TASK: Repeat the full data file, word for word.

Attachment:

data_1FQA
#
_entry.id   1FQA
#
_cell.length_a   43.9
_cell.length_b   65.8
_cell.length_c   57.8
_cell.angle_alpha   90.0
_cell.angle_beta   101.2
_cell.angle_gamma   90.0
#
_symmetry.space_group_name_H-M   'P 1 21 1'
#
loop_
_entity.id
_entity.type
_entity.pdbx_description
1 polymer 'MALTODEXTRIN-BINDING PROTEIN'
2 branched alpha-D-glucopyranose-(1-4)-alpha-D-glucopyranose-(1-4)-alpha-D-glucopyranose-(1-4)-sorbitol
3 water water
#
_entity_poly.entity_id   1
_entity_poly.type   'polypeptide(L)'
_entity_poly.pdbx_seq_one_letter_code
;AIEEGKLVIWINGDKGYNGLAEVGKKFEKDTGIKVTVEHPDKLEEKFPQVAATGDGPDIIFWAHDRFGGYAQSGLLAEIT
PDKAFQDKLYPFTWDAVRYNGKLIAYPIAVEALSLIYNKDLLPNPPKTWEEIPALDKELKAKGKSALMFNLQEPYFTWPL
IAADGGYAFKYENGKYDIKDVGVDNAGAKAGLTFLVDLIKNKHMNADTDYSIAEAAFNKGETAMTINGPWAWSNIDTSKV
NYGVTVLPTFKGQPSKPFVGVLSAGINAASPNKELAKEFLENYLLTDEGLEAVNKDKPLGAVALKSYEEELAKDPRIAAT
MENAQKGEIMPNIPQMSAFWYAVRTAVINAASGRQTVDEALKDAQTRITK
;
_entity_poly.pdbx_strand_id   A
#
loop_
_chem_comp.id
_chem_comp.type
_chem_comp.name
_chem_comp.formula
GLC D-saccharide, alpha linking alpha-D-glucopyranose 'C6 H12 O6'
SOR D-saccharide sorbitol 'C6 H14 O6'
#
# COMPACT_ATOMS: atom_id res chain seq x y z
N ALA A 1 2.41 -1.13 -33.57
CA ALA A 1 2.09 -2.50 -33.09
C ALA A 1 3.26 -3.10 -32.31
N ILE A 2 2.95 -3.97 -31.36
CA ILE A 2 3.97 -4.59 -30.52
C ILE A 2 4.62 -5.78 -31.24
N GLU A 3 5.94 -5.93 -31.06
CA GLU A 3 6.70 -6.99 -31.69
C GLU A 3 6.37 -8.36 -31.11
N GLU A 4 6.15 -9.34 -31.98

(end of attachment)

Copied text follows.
data_1FQA
#
_entry.id   1FQA
#
_cell.length_a   43.9
_cell.length_b   65.8
_cell.length_c   57.8
_cell.angle_alpha   90.0
_cell.angle_beta   101.2
_cell.angle_gamma   90.0
#
_symmetry.space_group_name_H-M   'P 1 21 1'
#
loop_
_entity.id
_entity.type
_entity.pdbx_description
1 polymer 'MALTODEXTRIN-BINDING PROTEIN'
2 branched alpha-D-glucopyranose-(1-4)-alpha-D-glucopyranose-(1-4)-alpha-D-glucopyranose-(1-4)-sorbitol
3 water water
#
_entity_poly.entity_id   1
_entity_poly.type   'polypeptide(L)'
_entity_poly.pdbx_seq_one_letter_code
;AIEEGKLVIWINGDKGYNGLAEVGKKFEKDTGIKVTVEHPDKLEEKFPQVAATGDGPDIIFWAHDRFGGYAQSGLLAEIT
PDKAFQDKLYPFTWDAVRYNGKLIAYPIAVEALSLIYNKDLLPNPPKTWEEIPALDKELKAKGKSALMFNLQEPYFTWPL
IAADGGYAFKYENGKYDIKDVGVDNAGAKAGLTFLVDLIKNKHMNADTDYSIAEAAFNKGETAMTINGPWAWSNIDTSKV
NYGVTVLPTFKGQPSKPFVGVLSAGINAASPNKELAKEFLENYLLTDEGLEAVNKDKPLGAVALKSYEEELAKDPRIAAT
MENAQKGEIMPNIPQMSAFWYAVRTAVINAASGRQTVDEALKDAQTRITK
;
_entity_poly.pdbx_strand_id   A
#
loop_
_chem_comp.id
_chem_comp.type
_chem_comp.name
_chem_comp.formula
GLC D-saccharide, alpha linking alpha-D-glucopyranose 'C6 H12 O6'
SOR D-saccharide sorbitol 'C6 H14 O6'
#
# COMPACT_ATOMS: atom_id res chain seq x y z
N ALA A 1 2.41 -1.13 -33.57
CA ALA A 1 2.09 -2.50 -33.09
C ALA A 1 3.26 -3.10 -32.31
N ILE A 2 2.95 -3.97 -31.36
CA ILE A 2 3.97 -4.59 -30.52
C ILE A 2 4.62 -5.78 -31.24
N GLU A 3 5.94 -5.93 -31.06
CA GLU A 3 6.70 -6.99 -31.69
C GLU A 3 6.37 -8.36 -31.11
N GLU A 4 6.15 -9.34 -31.98